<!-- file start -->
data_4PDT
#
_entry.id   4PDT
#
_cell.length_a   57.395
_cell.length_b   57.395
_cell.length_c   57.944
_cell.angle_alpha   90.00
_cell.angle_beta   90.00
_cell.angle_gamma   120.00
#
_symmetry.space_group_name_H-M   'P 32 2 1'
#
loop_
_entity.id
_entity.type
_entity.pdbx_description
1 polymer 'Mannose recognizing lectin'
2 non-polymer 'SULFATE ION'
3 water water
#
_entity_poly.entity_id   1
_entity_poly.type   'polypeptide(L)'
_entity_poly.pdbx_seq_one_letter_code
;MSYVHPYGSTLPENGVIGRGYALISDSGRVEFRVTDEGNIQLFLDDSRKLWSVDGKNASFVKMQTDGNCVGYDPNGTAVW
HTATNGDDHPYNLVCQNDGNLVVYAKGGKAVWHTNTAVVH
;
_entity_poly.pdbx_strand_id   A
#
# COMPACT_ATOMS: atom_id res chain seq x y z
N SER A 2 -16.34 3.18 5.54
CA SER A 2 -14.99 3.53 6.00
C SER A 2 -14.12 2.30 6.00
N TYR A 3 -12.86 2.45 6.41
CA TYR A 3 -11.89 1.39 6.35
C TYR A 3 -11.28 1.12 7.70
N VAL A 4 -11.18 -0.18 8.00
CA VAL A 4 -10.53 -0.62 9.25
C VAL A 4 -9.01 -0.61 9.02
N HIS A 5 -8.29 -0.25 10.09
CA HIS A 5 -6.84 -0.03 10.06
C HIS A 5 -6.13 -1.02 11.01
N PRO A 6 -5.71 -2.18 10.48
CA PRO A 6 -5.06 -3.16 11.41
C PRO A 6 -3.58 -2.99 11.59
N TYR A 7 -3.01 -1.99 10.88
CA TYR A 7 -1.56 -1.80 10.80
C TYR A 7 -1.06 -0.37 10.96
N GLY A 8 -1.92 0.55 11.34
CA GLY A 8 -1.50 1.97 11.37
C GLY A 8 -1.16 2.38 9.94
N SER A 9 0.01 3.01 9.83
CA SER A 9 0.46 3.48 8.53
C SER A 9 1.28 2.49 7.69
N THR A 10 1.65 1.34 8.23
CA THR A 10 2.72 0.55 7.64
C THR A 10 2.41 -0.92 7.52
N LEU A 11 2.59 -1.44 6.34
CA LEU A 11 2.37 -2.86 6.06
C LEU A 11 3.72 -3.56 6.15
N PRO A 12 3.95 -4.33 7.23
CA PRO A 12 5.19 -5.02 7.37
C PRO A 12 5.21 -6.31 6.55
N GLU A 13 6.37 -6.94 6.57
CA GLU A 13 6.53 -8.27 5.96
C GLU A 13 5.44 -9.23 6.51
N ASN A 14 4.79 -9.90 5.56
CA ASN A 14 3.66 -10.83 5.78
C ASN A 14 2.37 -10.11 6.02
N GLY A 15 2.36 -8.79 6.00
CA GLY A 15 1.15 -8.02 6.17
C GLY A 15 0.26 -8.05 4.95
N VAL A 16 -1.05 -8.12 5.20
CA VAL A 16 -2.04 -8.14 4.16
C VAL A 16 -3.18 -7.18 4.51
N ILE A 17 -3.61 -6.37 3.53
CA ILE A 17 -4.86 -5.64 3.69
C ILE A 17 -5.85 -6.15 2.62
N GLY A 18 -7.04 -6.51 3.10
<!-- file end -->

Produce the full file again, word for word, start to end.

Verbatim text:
data_4PDT
#
_entry.id   4PDT
#
_cell.length_a   57.395
_cell.length_b   57.395
_cell.length_c   57.944
_cell.angle_alpha   90.00
_cell.angle_beta   90.00
_cell.angle_gamma   120.00
#
_symmetry.space_group_name_H-M   'P 32 2 1'
#
loop_
_entity.id
_entity.type
_entity.pdbx_description
1 polymer 'Mannose recognizing lectin'
2 non-polymer 'SULFATE ION'
3 water water
#
_entity_poly.entity_id   1
_entity_poly.type   'polypeptide(L)'
_entity_poly.pdbx_seq_one_letter_code
;MSYVHPYGSTLPENGVIGRGYALISDSGRVEFRVTDEGNIQLFLDDSRKLWSVDGKNASFVKMQTDGNCVGYDPNGTAVW
HTATNGDDHPYNLVCQNDGNLVVYAKGGKAVWHTNTAVVH
;
_entity_poly.pdbx_strand_id   A
#
# COMPACT_ATOMS: atom_id res chain seq x y z
N SER A 2 -16.34 3.18 5.54
CA SER A 2 -14.99 3.53 6.00
C SER A 2 -14.12 2.30 6.00
N TYR A 3 -12.86 2.45 6.41
CA TYR A 3 -11.89 1.39 6.35
C TYR A 3 -11.28 1.12 7.70
N VAL A 4 -11.18 -0.18 8.00
CA VAL A 4 -10.53 -0.62 9.25
C VAL A 4 -9.01 -0.61 9.02
N HIS A 5 -8.29 -0.25 10.09
CA HIS A 5 -6.84 -0.03 10.06
C HIS A 5 -6.13 -1.02 11.01
N PRO A 6 -5.71 -2.18 10.48
CA PRO A 6 -5.06 -3.16 11.41
C PRO A 6 -3.58 -2.99 11.59
N TYR A 7 -3.01 -1.99 10.88
CA TYR A 7 -1.56 -1.80 10.80
C TYR A 7 -1.06 -0.37 10.96
N GLY A 8 -1.92 0.55 11.34
CA GLY A 8 -1.50 1.97 11.37
C GLY A 8 -1.16 2.38 9.94
N SER A 9 0.01 3.01 9.83
CA SER A 9 0.46 3.48 8.53
C SER A 9 1.28 2.49 7.69
N THR A 10 1.65 1.34 8.23
CA THR A 10 2.72 0.55 7.64
C THR A 10 2.41 -0.92 7.52
N LEU A 11 2.59 -1.44 6.34
CA LEU A 11 2.37 -2.86 6.06
C LEU A 11 3.72 -3.56 6.15
N PRO A 12 3.95 -4.33 7.23
CA PRO A 12 5.19 -5.02 7.37
C PRO A 12 5.21 -6.31 6.55
N GLU A 13 6.37 -6.94 6.57
CA GLU A 13 6.53 -8.27 5.96
C GLU A 13 5.44 -9.23 6.51
N ASN A 14 4.79 -9.90 5.56
CA ASN A 14 3.66 -10.83 5.78
C ASN A 14 2.37 -10.11 6.02
N GLY A 15 2.36 -8.79 6.00
CA GLY A 15 1.15 -8.02 6.17
C GLY A 15 0.26 -8.05 4.95
N VAL A 16 -1.05 -8.12 5.20
CA VAL A 16 -2.04 -8.14 4.16
C VAL A 16 -3.18 -7.18 4.51
N ILE A 17 -3.61 -6.37 3.53
CA ILE A 17 -4.86 -5.64 3.69
C ILE A 17 -5.85 -6.15 2.62
N GLY A 18 -7.04 -6.51 3.10